Cooperative course for rocklobster industry
Stock assessments, new technology, biotoxin warnings and international marketing were all on the agenda for rocklobster industry participants attending the 8th Rock Lobster Congress in Sydney in September
By Daryl Sykes
Photos: Geogg Liggins
More than 230 rocklobster industry participants, researchers and fisheries managers from Australia and New Zealand gathered at Darling Harbour, New South Wales, in September for the 8th Rock Lobster Congress, to discuss challenges and future directions for the industry.
The event also incorporated the Trans-Tasman Rock Lobster Conference, the second time it has formally been held as a joint event with the New Zealand industry.
The exchange of information, ideas and aspirations aimed to streamline and accelerate stock rebuilding initiatives, improve industry productivity and enable greater efficiency gains in terms of research and compliance across the various fisheries’ jurisdictions.
The theme of the 2013 congress was ‘Meeting new challenges with confidence’ – adapting to changing political priorities and preferences for access to and use of marine resources. It builds on the work of the 2011 Trans-Tasman Rock Lobster Congress, working with industry professionals to guide and inform industry responses to challenges and opportunities.
FRDC executive director Patrick Hone opened the proceedings, encouraging delegates to share the vision to grow industry value.
He gave a commitment from the FRDC to assist industry through a range of programs directed at supporting co-management, investing in people, promoting science, supporting industry partnerships and consolidating the FRDC as an even more efficient service agency.
Keith Sainsbury, professor of marine management systems at the Institute for Marine and Antarctic Sciences, paid tribute to the NSW rocklobster industry in his presentation ‘A Management Success and Lessons Learned’.
He said the patience and cooperation of the industry – the open and productive relationships between industry, science and fisheries managers – were critical to ongoing efforts to rebuild the NSW fishery.
When faced with challenges to the resource, he said industry engaged constructively with the implementation of changes needed to address these challenges.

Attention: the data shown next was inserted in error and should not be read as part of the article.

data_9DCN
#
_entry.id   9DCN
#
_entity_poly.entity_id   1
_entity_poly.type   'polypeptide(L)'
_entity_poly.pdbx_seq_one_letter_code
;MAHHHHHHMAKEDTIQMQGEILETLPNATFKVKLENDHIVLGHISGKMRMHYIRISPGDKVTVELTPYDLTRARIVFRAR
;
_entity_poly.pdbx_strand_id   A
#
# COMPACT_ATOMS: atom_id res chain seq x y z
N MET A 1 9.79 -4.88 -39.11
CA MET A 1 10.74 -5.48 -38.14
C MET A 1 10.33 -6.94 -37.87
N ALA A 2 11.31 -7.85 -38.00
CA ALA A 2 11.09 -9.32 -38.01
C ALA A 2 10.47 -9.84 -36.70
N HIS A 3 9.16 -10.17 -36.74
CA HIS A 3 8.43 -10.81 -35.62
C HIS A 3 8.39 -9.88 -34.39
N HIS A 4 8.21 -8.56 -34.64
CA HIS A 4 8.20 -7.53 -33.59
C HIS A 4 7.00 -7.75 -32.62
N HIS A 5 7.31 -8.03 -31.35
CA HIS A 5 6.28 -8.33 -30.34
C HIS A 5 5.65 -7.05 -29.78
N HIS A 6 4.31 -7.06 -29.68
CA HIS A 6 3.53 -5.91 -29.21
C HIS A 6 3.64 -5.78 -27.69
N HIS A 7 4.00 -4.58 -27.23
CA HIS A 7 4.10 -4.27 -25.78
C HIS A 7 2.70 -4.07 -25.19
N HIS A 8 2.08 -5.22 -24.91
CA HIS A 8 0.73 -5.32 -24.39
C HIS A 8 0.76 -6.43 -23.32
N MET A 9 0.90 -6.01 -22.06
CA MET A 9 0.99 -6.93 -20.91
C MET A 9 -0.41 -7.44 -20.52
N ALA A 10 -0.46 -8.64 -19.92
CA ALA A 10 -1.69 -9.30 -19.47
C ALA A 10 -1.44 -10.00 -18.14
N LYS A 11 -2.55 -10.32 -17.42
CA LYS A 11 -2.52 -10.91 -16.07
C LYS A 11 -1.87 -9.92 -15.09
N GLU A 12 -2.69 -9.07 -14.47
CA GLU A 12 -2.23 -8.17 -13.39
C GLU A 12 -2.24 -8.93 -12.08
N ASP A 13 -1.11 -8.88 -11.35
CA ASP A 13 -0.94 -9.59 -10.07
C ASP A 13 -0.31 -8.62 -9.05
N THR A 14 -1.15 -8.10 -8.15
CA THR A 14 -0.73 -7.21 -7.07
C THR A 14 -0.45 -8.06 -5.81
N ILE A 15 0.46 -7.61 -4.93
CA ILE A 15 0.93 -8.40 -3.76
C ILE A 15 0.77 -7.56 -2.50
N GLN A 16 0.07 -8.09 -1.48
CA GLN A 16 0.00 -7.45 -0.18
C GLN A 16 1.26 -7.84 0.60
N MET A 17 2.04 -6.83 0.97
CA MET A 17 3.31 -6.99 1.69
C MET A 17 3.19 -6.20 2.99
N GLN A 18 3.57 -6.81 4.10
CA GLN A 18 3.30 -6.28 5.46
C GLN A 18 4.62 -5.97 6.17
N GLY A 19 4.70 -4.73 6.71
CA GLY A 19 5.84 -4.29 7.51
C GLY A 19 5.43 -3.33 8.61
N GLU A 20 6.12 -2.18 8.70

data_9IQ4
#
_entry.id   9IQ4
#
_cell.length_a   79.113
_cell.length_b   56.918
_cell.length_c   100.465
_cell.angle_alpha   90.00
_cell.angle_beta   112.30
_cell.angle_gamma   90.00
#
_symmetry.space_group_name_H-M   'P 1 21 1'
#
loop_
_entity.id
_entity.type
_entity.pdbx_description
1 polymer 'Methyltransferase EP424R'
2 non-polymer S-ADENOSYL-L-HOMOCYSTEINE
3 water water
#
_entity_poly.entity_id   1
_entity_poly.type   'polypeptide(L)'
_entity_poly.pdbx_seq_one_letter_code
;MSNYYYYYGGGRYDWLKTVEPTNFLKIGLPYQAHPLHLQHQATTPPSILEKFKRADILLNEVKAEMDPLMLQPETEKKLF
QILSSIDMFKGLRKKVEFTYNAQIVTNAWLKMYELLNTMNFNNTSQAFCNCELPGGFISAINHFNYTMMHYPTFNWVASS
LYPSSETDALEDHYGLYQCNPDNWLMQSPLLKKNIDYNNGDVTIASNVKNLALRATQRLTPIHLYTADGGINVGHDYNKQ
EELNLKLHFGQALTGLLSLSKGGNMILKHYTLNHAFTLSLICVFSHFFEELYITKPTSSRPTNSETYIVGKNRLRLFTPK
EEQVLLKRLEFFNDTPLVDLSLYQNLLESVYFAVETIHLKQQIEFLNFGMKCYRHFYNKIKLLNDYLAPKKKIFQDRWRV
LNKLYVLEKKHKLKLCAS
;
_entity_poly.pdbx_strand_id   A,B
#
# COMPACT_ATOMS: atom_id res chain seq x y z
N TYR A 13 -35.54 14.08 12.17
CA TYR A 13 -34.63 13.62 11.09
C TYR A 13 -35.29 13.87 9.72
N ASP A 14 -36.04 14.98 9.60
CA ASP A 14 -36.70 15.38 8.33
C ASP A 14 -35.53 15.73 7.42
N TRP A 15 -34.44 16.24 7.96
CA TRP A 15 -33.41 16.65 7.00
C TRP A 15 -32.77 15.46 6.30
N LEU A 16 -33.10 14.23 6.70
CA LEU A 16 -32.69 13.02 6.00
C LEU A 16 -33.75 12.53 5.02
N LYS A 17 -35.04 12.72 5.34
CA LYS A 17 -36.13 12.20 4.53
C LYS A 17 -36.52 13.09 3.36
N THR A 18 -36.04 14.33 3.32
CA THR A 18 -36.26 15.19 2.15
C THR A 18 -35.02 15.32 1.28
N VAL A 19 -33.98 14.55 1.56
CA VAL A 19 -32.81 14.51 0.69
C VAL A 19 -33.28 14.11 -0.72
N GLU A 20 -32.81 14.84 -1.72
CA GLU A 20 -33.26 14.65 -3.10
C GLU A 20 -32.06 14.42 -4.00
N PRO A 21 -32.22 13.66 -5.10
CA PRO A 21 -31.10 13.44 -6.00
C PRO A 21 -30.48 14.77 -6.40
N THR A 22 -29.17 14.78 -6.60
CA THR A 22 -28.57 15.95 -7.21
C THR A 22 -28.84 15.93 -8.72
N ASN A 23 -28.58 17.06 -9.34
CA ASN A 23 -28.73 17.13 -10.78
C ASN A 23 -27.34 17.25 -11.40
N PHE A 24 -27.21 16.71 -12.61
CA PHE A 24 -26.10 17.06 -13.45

In the ‘State of the States’ segment, presenters highlighted current issues in their own fisheries. John Harrison, attending his first Rock Lobster Congress as chief executive officer of the Western Rock Lobster Council, outlined the challenge of cetacean interactions (whales, dolphins and porpoises) and possible responses from the Western Rocklobster (Panulirus cygnus) industry.
In a subsequent research and technology presentation, Geoff Liggins from the NSW Department of Primary Industries (DPI) and NSW rocklobster fisher Scott Westley presented a summary of field trials of sonar release buoys deployed in the offshore rocklobster fishery along the NSW coast.
There was significant interest in these devices as a possible means of avoiding cetacean entanglements in rocklobster gear, but the current cost of the technology may prove to be a barrier to widespread use.
Picking up on the FRDC theme of growing industry value, Tim Ward and Rick McGarvey from the South Australian Research and Development Institute (SARDI) outlined the development and application of maximum economic yield approaches to rocklobster stock assessments.
Some delegates were concerned that fishery modellers have yet to properly understand the subtleties and complexities of the rocklobster fishing business.
Tim Ward agreed that model design and projections could only get better as industry participants made more detailed and timely information available to researchers.
Two presenters from New Zealand took up the theme of industry-generated data and the manner in which it can be stored and used.